Make sure to choose a topic for your blog that you love to talk about–it could be funny, sad, reflective, or passionate, but above all should be something you care about. When you write about topics or issues that you have a lot to say about, your message will come across more strongly to your readers, and it will be more enjoyable for you to write!
How can the ALI English Programs help you become an author?
Not sure how to get started writing? One of the easiest ways to learn what you like about writing and what writing styles you admire is to read a variety of authors, and to also practice your own writing! The American Language Institute offers two informal conversational programs to help you with this. In ALI Book Clubs, students read a new short story every week and come to discuss what they thought about it. In ALI Writing Labs, students can learn about various professional writing topics, such as writing cover letters, resumes, or professional emails. Students will also get advice on their own writing. If you think you would like to submit a blog article to the ALI Life and Times, we take submissions from non-native speaking students who would like to practice writing! We will work with you to edit your article if you have questions as well. For more information, email firstname.lastname@example.org.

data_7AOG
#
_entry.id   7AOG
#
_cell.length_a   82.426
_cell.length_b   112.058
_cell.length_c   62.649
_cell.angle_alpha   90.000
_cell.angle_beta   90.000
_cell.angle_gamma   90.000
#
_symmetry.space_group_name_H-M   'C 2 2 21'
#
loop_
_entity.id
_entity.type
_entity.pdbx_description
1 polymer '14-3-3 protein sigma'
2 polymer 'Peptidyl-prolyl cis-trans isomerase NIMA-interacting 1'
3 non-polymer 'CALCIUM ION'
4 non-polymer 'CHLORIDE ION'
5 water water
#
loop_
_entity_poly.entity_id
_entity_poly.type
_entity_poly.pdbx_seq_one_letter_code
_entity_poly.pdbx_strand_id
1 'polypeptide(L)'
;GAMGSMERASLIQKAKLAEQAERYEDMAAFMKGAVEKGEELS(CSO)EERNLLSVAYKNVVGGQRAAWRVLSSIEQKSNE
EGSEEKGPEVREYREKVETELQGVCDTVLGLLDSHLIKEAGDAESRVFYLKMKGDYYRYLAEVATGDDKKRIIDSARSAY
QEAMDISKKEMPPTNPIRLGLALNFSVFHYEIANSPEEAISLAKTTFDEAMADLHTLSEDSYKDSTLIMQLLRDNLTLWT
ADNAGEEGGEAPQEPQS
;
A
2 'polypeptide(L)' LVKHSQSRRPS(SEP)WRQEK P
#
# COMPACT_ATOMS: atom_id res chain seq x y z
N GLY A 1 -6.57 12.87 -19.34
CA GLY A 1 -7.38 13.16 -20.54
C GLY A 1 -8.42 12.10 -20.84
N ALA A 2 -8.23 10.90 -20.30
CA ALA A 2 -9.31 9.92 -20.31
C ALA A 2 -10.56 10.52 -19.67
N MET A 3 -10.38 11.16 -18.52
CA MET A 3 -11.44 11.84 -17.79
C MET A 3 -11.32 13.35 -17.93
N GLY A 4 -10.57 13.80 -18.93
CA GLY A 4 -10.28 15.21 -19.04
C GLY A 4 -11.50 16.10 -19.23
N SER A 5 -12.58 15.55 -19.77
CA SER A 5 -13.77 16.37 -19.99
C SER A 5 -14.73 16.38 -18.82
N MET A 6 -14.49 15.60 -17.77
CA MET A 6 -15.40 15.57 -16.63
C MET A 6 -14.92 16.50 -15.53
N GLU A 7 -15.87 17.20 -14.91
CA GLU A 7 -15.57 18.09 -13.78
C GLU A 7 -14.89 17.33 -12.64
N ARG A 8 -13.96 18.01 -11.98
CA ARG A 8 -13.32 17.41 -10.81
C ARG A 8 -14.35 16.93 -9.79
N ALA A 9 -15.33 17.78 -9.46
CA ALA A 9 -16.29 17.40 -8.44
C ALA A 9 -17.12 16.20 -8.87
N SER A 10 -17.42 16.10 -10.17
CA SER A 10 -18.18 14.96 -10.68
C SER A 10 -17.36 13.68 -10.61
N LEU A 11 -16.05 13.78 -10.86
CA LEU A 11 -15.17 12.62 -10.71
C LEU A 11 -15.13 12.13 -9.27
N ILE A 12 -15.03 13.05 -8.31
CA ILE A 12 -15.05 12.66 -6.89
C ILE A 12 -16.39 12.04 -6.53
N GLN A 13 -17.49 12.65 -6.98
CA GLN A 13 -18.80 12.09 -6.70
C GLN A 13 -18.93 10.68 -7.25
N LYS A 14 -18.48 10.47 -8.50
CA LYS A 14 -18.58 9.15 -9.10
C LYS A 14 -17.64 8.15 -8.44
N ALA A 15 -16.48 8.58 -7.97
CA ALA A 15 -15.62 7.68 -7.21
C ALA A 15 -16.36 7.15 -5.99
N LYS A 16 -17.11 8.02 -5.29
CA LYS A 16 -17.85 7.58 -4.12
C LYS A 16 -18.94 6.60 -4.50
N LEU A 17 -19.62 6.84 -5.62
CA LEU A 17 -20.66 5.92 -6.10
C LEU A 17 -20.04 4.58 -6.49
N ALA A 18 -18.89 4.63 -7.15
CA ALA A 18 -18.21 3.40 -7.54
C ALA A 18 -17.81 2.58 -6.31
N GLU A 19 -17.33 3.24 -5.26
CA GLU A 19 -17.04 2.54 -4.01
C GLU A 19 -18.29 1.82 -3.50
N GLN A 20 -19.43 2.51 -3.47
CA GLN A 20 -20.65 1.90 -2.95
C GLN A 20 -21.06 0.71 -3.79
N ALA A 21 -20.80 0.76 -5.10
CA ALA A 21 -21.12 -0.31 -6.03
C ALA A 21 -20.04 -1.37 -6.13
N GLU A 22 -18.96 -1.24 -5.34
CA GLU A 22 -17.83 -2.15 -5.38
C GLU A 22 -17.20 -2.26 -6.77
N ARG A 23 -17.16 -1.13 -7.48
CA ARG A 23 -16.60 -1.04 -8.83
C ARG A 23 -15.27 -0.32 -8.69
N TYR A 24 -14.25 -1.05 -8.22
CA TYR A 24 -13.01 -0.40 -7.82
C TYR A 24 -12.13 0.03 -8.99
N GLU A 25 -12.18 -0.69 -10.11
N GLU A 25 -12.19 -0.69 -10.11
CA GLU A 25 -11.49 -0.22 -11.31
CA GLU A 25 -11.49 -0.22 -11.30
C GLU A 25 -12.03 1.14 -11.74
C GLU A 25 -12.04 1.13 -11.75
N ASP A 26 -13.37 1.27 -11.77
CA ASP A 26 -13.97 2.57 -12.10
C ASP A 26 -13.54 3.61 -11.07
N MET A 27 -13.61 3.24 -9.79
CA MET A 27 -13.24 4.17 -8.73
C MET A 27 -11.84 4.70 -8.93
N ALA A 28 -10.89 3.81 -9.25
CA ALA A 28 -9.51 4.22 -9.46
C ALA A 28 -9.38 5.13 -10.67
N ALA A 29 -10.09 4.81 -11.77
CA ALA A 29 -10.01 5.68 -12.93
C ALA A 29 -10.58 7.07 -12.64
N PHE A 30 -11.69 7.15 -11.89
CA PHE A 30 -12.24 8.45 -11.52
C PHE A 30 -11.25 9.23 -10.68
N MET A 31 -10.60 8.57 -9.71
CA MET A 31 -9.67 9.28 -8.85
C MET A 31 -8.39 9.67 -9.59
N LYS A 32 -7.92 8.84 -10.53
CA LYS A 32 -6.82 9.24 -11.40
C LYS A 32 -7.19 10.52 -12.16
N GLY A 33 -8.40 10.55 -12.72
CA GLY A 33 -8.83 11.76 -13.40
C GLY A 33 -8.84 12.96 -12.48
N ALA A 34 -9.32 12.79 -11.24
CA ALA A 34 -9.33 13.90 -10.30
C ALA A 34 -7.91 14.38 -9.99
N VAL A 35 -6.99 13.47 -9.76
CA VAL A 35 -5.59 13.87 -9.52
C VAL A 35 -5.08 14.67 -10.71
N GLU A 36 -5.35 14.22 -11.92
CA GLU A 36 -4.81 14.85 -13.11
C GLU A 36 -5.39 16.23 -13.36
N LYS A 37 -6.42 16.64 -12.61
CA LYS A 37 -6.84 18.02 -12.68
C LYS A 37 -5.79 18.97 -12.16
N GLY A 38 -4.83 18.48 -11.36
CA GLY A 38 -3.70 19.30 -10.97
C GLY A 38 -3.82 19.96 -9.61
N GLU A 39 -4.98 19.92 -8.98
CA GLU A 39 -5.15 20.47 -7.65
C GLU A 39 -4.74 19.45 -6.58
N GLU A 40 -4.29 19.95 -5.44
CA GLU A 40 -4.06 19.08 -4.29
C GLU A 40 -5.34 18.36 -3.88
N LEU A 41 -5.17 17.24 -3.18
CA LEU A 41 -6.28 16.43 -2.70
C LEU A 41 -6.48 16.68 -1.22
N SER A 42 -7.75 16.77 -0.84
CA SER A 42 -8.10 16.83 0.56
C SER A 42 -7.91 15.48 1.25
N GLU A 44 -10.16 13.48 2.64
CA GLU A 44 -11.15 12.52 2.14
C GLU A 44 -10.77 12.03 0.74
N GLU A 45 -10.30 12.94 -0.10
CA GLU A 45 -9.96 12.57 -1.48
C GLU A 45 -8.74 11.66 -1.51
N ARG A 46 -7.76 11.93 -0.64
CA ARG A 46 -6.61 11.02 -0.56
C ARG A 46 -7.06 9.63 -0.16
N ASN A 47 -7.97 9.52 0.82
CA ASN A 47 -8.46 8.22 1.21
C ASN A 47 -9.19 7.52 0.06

Featured Image by NeONBRAND on Unsplash
Natalie is a rising junior studying Philosophy, Politics, and Law and Spanish, and she plans to pursue a career in criminal or immigration law. She is originally from Cleveland, OH and is a Presidential Scholar studying in Thematic Option. Natalie is an active member of Phi Alpha Delta (Director of Professionalism), Trojan Scholars Society, USC Model UN, QuestBridge Scholars (University Relations Chair), Spanglish tutoring program, and Grupo Folklórico de USC. Growing up she was dedicated to theatre, including studying and performing at Cleveland Play House. She is a volunteer camp counselor with Mi Pueblo Culture Camp in Cleveland. Since arriving in Los Angeles she has enjoyed volunteering with Angel City Pit Bulls animal shelter and in her free time enjoys reading, writing, hiking, and learning to play the acoustic guitar!